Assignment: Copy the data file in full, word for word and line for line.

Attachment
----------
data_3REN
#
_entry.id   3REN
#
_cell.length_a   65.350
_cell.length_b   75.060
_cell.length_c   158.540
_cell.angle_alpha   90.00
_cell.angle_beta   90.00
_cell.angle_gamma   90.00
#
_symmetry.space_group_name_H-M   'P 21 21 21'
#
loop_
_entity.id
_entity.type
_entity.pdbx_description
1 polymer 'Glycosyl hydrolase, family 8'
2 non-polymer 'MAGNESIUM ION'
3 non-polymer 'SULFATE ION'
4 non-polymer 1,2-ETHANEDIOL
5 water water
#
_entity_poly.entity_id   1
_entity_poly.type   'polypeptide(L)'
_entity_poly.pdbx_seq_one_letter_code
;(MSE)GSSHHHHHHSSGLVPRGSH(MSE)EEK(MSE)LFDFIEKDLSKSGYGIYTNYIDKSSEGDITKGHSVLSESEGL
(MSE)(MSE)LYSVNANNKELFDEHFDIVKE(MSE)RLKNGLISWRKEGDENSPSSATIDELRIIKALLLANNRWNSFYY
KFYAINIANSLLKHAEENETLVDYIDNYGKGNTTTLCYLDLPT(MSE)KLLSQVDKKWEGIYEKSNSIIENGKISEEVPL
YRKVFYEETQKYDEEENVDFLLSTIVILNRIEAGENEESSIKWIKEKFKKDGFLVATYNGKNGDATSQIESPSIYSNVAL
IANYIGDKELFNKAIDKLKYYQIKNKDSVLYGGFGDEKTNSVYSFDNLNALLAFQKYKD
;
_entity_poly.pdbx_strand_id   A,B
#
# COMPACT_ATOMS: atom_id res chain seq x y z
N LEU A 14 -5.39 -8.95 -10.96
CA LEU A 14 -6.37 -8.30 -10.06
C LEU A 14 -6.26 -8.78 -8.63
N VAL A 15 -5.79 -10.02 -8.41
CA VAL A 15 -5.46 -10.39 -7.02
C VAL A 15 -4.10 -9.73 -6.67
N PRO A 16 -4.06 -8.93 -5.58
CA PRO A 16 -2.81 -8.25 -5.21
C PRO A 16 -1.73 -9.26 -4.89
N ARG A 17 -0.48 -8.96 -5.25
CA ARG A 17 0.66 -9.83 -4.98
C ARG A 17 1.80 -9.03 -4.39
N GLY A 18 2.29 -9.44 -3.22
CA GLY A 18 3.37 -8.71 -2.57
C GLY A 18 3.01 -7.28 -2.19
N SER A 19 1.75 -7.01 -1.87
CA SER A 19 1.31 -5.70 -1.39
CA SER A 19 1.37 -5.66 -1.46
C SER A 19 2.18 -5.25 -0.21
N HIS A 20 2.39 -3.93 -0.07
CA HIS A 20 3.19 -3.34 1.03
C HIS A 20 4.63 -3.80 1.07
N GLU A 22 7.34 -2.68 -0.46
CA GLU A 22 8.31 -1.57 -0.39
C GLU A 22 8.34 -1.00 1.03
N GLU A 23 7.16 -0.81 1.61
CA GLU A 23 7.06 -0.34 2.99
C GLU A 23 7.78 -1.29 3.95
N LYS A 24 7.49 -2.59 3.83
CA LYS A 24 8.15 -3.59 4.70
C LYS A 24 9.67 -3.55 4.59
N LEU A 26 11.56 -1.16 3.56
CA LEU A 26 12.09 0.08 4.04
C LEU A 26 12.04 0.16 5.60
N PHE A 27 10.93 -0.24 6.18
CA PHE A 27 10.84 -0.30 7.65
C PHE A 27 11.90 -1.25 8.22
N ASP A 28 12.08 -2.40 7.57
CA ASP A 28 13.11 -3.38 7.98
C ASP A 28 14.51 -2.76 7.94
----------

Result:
data_3REN
#
_entry.id   3REN
#
_cell.length_a   65.350
_cell.length_b   75.060
_cell.length_c   158.540
_cell.angle_alpha   90.00
_cell.angle_beta   90.00
_cell.angle_gamma   90.00
#
_symmetry.space_group_name_H-M   'P 21 21 21'
#
loop_
_entity.id
_entity.type
_entity.pdbx_description
1 polymer 'Glycosyl hydrolase, family 8'
2 non-polymer 'MAGNESIUM ION'
3 non-polymer 'SULFATE ION'
4 non-polymer 1,2-ETHANEDIOL
5 water water
#
_entity_poly.entity_id   1
_entity_poly.type   'polypeptide(L)'
_entity_poly.pdbx_seq_one_letter_code
;(MSE)GSSHHHHHHSSGLVPRGSH(MSE)EEK(MSE)LFDFIEKDLSKSGYGIYTNYIDKSSEGDITKGHSVLSESEGL
(MSE)(MSE)LYSVNANNKELFDEHFDIVKE(MSE)RLKNGLISWRKEGDENSPSSATIDELRIIKALLLANNRWNSFYY
KFYAINIANSLLKHAEENETLVDYIDNYGKGNTTTLCYLDLPT(MSE)KLLSQVDKKWEGIYEKSNSIIENGKISEEVPL
YRKVFYEETQKYDEEENVDFLLSTIVILNRIEAGENEESSIKWIKEKFKKDGFLVATYNGKNGDATSQIESPSIYSNVAL
IANYIGDKELFNKAIDKLKYYQIKNKDSVLYGGFGDEKTNSVYSFDNLNALLAFQKYKD
;
_entity_poly.pdbx_strand_id   A,B
#
# COMPACT_ATOMS: atom_id res chain seq x y z
N LEU A 14 -5.39 -8.95 -10.96
CA LEU A 14 -6.37 -8.30 -10.06
C LEU A 14 -6.26 -8.78 -8.63
N VAL A 15 -5.79 -10.02 -8.41
CA VAL A 15 -5.46 -10.39 -7.02
C VAL A 15 -4.10 -9.73 -6.67
N PRO A 16 -4.06 -8.93 -5.58
CA PRO A 16 -2.81 -8.25 -5.21
C PRO A 16 -1.73 -9.26 -4.89
N ARG A 17 -0.48 -8.96 -5.25
CA ARG A 17 0.66 -9.83 -4.98
C ARG A 17 1.80 -9.03 -4.39
N GLY A 18 2.29 -9.44 -3.22
CA GLY A 18 3.37 -8.71 -2.57
C GLY A 18 3.01 -7.28 -2.19
N SER A 19 1.75 -7.01 -1.87
CA SER A 19 1.31 -5.70 -1.39
CA SER A 19 1.37 -5.66 -1.46
C SER A 19 2.18 -5.25 -0.21
N HIS A 20 2.39 -3.93 -0.07
CA HIS A 20 3.19 -3.34 1.03
C HIS A 20 4.63 -3.80 1.07
N GLU A 22 7.34 -2.68 -0.46
CA GLU A 22 8.31 -1.57 -0.39
C GLU A 22 8.34 -1.00 1.03
N GLU A 23 7.16 -0.81 1.61
CA GLU A 23 7.06 -0.34 2.99
C GLU A 23 7.78 -1.29 3.95
N LYS A 24 7.49 -2.59 3.83
CA LYS A 24 8.15 -3.59 4.70
C LYS A 24 9.67 -3.55 4.59
N LEU A 26 11.56 -1.16 3.56
CA LEU A 26 12.09 0.08 4.04
C LEU A 26 12.04 0.16 5.60
N PHE A 27 10.93 -0.24 6.18
CA PHE A 27 10.84 -0.30 7.65
C PHE A 27 11.90 -1.25 8.22
N ASP A 28 12.08 -2.40 7.57
CA ASP A 28 13.11 -3.38 7.98
C ASP A 28 14.51 -2.76 7.94